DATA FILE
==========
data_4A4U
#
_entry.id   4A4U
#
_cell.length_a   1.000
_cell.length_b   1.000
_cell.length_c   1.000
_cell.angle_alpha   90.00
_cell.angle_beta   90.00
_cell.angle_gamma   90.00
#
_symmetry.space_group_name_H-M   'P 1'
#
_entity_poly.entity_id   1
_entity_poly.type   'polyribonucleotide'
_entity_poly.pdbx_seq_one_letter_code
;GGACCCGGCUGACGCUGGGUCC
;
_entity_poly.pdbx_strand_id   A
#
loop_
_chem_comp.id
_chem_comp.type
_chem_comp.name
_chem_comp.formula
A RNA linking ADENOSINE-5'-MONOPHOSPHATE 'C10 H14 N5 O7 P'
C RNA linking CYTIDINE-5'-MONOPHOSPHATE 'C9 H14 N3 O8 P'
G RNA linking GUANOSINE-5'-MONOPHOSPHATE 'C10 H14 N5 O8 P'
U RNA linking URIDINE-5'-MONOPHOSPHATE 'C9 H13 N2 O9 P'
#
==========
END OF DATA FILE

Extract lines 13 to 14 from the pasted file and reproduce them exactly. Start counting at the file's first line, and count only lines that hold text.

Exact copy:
#
_entity_poly.entity_id   1